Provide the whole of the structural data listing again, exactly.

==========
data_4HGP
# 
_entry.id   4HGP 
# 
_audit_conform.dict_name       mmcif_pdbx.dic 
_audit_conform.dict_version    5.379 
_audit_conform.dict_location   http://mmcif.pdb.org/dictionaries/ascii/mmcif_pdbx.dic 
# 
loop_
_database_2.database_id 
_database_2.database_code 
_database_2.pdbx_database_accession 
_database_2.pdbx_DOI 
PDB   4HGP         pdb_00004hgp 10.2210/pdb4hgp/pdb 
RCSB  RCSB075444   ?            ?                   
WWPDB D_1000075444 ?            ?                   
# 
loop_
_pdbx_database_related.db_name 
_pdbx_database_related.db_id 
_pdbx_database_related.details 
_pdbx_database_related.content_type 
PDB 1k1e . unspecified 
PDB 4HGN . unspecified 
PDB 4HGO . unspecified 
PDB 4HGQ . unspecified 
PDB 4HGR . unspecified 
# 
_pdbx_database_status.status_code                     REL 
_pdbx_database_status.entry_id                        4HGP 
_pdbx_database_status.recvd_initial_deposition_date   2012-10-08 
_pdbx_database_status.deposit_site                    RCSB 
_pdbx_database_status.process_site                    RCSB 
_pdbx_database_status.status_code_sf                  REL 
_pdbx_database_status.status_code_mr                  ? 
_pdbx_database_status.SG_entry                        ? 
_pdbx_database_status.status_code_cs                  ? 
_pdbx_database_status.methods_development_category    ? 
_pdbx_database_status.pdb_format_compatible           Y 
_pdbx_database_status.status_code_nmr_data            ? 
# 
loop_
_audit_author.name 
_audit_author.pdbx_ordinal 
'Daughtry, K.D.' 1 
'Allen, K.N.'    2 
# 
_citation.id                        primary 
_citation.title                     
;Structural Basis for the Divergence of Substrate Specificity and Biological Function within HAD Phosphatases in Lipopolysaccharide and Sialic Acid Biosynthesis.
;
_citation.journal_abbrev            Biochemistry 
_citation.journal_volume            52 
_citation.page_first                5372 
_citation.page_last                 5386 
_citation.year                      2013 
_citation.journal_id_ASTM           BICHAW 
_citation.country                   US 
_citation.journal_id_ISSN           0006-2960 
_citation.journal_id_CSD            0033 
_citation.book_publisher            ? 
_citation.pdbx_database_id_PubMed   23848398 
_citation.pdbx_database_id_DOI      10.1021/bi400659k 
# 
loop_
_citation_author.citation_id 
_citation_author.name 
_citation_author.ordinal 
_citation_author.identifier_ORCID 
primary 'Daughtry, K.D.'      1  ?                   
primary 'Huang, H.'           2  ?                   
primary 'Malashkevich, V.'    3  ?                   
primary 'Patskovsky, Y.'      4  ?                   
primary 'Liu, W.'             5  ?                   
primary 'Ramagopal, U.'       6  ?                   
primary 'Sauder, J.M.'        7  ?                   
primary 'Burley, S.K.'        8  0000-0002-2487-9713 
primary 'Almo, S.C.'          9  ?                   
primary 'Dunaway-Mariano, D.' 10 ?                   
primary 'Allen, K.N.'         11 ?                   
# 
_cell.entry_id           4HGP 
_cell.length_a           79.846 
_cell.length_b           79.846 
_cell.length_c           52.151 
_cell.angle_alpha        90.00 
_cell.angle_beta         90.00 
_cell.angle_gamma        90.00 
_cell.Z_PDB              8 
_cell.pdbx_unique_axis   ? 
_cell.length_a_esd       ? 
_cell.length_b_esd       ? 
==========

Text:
data_4HGP
# 
_entry.id   4HGP 
# 
_audit_conform.dict_name       mmcif_pdbx.dic 
_audit_conform.dict_version    5.379 
_audit_conform.dict_location   http://mmcif.pdb.org/dictionaries/ascii/mmcif_pdbx.dic 
# 
loop_
_database_2.database_id 
_database_2.database_code 
_database_2.pdbx_database_accession 
_database_2.pdbx_DOI 
PDB   4HGP         pdb_00004hgp 10.2210/pdb4hgp/pdb 
RCSB  RCSB075444   ?            ?                   
WWPDB D_1000075444 ?            ?                   
# 
loop_
_pdbx_database_related.db_name 
_pdbx_database_related.db_id 
_pdbx_database_related.details 
_pdbx_database_related.content_type 
PDB 1k1e . unspecified 
PDB 4HGN . unspecified 
PDB 4HGO . unspecified 
PDB 4HGQ . unspecified 
PDB 4HGR . unspecified 
# 
_pdbx_database_status.status_code                     REL 
_pdbx_database_status.entry_id                        4HGP 
_pdbx_database_status.recvd_initial_deposition_date   2012-10-08 
_pdbx_database_status.deposit_site                    RCSB 
_pdbx_database_status.process_site                    RCSB 
_pdbx_database_status.status_code_sf                  REL 
_pdbx_database_status.status_code_mr                  ? 
_pdbx_database_status.SG_entry                        ? 
_pdbx_database_status.status_code_cs                  ? 
_pdbx_database_status.methods_development_category    ? 
_pdbx_database_status.pdb_format_compatible           Y 
_pdbx_database_status.status_code_nmr_data            ? 
# 
loop_
_audit_author.name 
_audit_author.pdbx_ordinal 
'Daughtry, K.D.' 1 
'Allen, K.N.'    2 
# 
_citation.id                        primary 
_citation.title                     
;Structural Basis for the Divergence of Substrate Specificity and Biological Function within HAD Phosphatases in Lipopolysaccharide and Sialic Acid Biosynthesis.
;
_citation.journal_abbrev            Biochemistry 
_citation.journal_volume            52 
_citation.page_first                5372 
_citation.page_last                 5386 
_citation.year                      2013 
_citation.journal_id_ASTM           BICHAW 
_citation.country                   US 
_citation.journal_id_ISSN           0006-2960 
_citation.journal_id_CSD            0033 
_citation.book_publisher            ? 
_citation.pdbx_database_id_PubMed   23848398 
_citation.pdbx_database_id_DOI      10.1021/bi400659k 
# 
loop_
_citation_author.citation_id 
_citation_author.name 
_citation_author.ordinal 
_citation_author.identifier_ORCID 
primary 'Daughtry, K.D.'      1  ?                   
primary 'Huang, H.'           2  ?                   
primary 'Malashkevich, V.'    3  ?                   
primary 'Patskovsky, Y.'      4  ?                   
primary 'Liu, W.'             5  ?                   
primary 'Ramagopal, U.'       6  ?                   
primary 'Sauder, J.M.'        7  ?                   
primary 'Burley, S.K.'        8  0000-0002-2487-9713 
primary 'Almo, S.C.'          9  ?                   
primary 'Dunaway-Mariano, D.' 10 ?                   
primary 'Allen, K.N.'         11 ?                   
# 
_cell.entry_id           4HGP 
_cell.length_a           79.846 
_cell.length_b           79.846 
_cell.length_c           52.151 
_cell.angle_alpha        90.00 
_cell.angle_beta         90.00 
_cell.angle_gamma        90.00 
_cell.Z_PDB              8 
_cell.pdbx_unique_axis   ? 
_cell.length_a_esd       ? 
_cell.length_b_esd       ? 